If you notice the photo this is based on, in an earlier post, you will see there is no distant mesa or mountains to the left, and that in reality, there was a tree there.  I took out the tree because it didn’t help the story I was telling, and Michael suggested the distant area to give a background and it works well.  The middle ground is the rock/mountain and figure, the foreground the steps.

One key that he emphasized in his style of painting was to mingle paint on the paper and get in, do what you need when it’s wet and then don’t go back in.  When the bead of paint is still on the paper, the paint is wet enough to keep putting in thicker mixtures of pigments, and this makes them come alive.  Doing this keeps the luminosity of the paper and isn’t deadened with thicker layers of darks on top of other layers. It’s hard to see on the monitor, but the darkest area behind the girl kind of glows. It’s done with indanthrone blue, quin burn scarlet, ultramarine and quin burnt orange. I put the thickest amount of pigment in the middle bottom with less on the side where the light would illuminate into the interior more.

Painting the figure was a lot easier than I thought it would be. That gives me confidence to add figures to other landscapes, when I do them which isn’t often so far, but the figures help show the scale of mountains or rocks.

We talked a bunch, in our critiques, about cropping to make a painting or a sketch better before painting. When I sketched this one, I had it on a paper that was closer to  8″ x 10″ and the focal point (white against darkest dark) was almost smack in the middle of the page. Wow! big faux pas of course because it makes a static composition, not interesting… but then it makes the painting not a standard size…it ended up 5.25″ x 10.25″.

SOOO….I’m seeing a mat cutter on my Christmas list! Big Smile!

All is well!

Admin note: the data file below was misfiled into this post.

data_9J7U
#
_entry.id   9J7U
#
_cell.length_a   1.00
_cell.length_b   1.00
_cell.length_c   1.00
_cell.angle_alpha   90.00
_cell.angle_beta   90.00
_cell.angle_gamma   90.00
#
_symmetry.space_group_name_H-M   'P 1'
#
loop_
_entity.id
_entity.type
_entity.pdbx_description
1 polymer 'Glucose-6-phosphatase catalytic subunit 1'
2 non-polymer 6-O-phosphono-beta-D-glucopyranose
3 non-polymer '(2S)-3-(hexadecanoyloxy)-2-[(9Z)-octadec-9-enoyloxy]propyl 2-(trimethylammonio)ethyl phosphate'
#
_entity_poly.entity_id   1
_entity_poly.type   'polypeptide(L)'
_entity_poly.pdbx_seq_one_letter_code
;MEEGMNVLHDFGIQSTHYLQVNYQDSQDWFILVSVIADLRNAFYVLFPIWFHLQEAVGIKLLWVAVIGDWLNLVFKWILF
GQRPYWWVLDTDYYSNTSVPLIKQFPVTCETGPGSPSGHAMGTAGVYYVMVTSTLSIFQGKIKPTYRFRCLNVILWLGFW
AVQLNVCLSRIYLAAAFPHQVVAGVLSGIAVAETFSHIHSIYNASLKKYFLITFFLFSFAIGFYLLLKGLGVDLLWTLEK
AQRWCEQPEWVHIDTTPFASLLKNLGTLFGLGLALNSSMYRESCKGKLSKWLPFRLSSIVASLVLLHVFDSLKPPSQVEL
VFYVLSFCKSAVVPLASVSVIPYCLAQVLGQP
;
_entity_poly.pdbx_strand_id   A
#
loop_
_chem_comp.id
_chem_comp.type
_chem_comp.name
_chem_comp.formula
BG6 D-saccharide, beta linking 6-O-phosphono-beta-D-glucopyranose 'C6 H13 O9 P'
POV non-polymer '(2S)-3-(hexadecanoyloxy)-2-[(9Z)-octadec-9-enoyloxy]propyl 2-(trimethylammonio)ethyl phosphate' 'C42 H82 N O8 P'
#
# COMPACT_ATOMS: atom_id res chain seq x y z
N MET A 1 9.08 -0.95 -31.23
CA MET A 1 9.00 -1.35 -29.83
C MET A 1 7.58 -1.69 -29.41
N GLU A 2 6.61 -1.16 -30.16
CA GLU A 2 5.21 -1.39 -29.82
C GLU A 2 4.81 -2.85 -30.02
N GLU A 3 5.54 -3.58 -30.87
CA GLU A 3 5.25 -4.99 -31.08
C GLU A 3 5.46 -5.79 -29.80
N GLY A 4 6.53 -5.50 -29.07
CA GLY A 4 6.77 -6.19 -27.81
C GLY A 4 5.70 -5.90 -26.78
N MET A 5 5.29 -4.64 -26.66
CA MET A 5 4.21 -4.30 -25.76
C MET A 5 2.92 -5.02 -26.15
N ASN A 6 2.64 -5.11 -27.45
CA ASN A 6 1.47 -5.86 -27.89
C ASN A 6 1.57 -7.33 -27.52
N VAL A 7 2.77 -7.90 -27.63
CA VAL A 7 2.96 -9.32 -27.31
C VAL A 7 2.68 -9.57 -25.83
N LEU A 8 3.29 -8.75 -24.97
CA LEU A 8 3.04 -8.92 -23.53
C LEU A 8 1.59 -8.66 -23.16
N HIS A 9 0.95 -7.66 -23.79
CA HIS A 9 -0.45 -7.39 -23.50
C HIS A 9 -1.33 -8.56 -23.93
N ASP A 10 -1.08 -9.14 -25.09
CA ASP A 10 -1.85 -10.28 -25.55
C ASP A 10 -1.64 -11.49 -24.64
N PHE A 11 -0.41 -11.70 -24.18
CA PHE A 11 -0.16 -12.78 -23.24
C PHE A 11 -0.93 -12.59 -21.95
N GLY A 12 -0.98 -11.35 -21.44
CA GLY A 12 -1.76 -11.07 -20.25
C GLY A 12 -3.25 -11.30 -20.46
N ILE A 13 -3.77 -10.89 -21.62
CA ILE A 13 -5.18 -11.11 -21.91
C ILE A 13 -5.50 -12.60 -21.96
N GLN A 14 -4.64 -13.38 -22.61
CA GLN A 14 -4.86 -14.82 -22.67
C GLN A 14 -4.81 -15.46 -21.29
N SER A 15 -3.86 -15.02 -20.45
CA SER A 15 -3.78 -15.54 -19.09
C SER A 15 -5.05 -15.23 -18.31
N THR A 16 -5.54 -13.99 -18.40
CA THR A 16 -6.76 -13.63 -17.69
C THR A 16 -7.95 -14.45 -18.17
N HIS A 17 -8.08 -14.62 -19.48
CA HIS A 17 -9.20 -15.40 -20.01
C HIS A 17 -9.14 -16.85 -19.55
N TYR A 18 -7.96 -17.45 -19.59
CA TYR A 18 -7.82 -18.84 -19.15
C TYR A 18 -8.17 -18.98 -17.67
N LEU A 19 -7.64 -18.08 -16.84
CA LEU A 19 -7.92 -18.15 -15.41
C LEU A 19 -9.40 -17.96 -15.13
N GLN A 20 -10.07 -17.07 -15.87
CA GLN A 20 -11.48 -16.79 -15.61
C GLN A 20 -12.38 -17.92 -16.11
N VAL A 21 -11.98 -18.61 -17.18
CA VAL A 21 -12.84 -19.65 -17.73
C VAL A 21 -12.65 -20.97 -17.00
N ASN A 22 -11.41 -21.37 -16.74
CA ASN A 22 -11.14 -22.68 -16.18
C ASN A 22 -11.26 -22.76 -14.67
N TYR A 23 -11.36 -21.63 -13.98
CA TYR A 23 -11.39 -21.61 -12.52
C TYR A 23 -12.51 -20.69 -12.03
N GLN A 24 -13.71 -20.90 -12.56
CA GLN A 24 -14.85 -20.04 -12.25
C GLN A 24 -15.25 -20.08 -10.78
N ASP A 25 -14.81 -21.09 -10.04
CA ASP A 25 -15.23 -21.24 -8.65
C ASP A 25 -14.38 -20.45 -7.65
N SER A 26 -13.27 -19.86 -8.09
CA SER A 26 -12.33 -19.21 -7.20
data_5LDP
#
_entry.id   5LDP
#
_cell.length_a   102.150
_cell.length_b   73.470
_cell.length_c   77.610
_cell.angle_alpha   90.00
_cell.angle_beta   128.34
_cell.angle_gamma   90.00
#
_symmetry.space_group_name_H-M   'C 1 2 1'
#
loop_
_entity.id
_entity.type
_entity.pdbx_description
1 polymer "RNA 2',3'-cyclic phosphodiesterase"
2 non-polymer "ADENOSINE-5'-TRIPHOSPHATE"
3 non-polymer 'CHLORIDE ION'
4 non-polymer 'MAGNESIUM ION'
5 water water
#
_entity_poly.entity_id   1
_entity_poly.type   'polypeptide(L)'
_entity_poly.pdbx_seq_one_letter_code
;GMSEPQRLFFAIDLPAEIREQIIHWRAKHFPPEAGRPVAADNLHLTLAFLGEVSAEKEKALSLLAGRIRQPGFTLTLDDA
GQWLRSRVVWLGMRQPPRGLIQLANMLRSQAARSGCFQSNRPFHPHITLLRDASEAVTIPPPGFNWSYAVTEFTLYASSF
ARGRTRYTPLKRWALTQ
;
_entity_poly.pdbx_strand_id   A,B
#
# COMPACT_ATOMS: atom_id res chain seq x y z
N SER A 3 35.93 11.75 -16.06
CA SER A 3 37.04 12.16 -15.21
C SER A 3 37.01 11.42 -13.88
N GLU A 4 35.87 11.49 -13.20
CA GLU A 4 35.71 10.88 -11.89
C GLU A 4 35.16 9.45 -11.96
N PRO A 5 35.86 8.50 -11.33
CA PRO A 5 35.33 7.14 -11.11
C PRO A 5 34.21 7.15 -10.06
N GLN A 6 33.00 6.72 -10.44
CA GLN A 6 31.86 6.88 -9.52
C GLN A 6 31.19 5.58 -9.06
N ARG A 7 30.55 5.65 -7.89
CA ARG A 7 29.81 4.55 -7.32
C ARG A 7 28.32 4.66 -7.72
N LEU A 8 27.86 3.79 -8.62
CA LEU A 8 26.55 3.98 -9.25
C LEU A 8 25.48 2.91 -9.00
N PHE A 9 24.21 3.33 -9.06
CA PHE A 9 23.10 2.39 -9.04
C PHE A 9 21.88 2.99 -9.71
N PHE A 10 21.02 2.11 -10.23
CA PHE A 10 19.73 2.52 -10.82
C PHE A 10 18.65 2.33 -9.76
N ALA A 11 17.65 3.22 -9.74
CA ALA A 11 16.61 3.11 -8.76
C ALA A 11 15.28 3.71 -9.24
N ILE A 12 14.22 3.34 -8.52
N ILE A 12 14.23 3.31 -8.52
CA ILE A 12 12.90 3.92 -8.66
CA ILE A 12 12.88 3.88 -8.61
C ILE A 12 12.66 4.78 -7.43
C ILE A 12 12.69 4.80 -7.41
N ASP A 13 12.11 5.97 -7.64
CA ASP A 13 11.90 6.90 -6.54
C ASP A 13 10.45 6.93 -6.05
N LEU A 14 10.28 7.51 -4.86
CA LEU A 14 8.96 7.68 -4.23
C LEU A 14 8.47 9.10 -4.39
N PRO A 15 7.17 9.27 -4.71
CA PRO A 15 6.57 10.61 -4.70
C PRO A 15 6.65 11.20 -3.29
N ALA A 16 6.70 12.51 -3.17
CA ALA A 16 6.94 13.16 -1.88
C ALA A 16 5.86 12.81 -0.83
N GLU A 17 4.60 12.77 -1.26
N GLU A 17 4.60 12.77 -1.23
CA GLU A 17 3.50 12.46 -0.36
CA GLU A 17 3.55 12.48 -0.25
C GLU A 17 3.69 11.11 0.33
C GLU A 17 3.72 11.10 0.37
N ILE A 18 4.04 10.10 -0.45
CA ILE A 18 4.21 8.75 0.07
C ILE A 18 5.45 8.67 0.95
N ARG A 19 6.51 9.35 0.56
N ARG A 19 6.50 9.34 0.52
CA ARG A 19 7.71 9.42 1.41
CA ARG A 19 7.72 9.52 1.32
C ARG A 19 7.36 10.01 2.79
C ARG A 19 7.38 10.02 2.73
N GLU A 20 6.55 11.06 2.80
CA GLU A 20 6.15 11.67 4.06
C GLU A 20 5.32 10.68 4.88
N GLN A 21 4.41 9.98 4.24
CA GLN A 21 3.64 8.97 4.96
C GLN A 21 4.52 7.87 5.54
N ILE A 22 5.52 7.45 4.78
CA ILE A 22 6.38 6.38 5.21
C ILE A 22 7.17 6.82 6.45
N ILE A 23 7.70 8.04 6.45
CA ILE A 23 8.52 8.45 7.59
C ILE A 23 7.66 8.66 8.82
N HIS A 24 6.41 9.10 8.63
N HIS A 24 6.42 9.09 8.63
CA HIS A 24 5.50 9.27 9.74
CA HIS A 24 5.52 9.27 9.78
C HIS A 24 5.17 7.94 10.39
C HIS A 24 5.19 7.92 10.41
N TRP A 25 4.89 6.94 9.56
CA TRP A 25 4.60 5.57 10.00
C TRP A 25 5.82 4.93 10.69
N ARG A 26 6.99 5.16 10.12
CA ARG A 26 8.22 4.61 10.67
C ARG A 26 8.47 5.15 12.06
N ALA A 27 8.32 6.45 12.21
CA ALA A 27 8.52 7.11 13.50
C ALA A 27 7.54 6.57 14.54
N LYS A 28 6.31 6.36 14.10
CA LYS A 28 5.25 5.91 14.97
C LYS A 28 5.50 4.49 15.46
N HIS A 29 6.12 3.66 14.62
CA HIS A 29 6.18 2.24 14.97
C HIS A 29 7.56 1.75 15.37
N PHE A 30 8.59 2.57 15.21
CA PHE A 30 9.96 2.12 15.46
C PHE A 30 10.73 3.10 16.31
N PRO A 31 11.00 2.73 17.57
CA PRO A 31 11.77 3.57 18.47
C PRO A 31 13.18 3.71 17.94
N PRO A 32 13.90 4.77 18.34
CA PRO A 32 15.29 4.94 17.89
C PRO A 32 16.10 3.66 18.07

The painting and block were here when i arrived. Clouds are the topic of the day, so while i wait for my underpainting to dry, here is Gila Discovery.  More info on it and the process once i am not on my phone!


Gila Discovery. 5.25″ x 10.25″ watercolor based on a photo of my daughter at a younger age investigating nature at the Gila Cliff Dwellings in New Mexico


Oops! No workshop painting to show…

another cosmos study

another white cosmos study in watercolor.  5″ square.

Well, I have to admit I’m a bit bummed.  On opening my suitcase at home, I realized I’d left my painting AND my block of arches paper in the room where the workshop was.  Hopefully it’ll be safe there, but I didn’t take a picture of it to be able to show you.  Tomorrow I will post on my phone (new experience for me), fingers crossed the painting and paper are there!

However, I’ll post another of the “white” cosmos paintings that I did last week. This one is about 5″ square.  I love how the quin burnt scarlet moved and flowed by touching the edge of the damp center to get it o flow into the petals.

Anyway, back to the workshop with Michael Riordan.  It was again another great demo, this time of rocks, and putting in shadows first and then when almost dry, covering the rock area with the local color (or the color of the rocks that you see) another part of the lesson was connecting the shadows to each other.

gila steps reference photo

gila steps reference photo

We were encouraged to do a painting with rocks to tryout some of the techniques, so here’s a sneak peak of the reference photo I used to paint from today.  It is one of my daughters many years ago at the steps coming down from the Gila Cliff Dwellings.

File Oct 28, 6 43 05 PMFile Oct 28, 6 42 06 PM
The part I find really helpful is the show and tell/critique session at the end.  On day one, when we heard we would each put up our in progress or completed paintings along with their value sketch for all to see, I have to admit there was some muttering about having to leave early for a (forgotten) doctor appointment or some such thing!  but we all stuck it out, and here’s an overall picture of the show and tell from each day.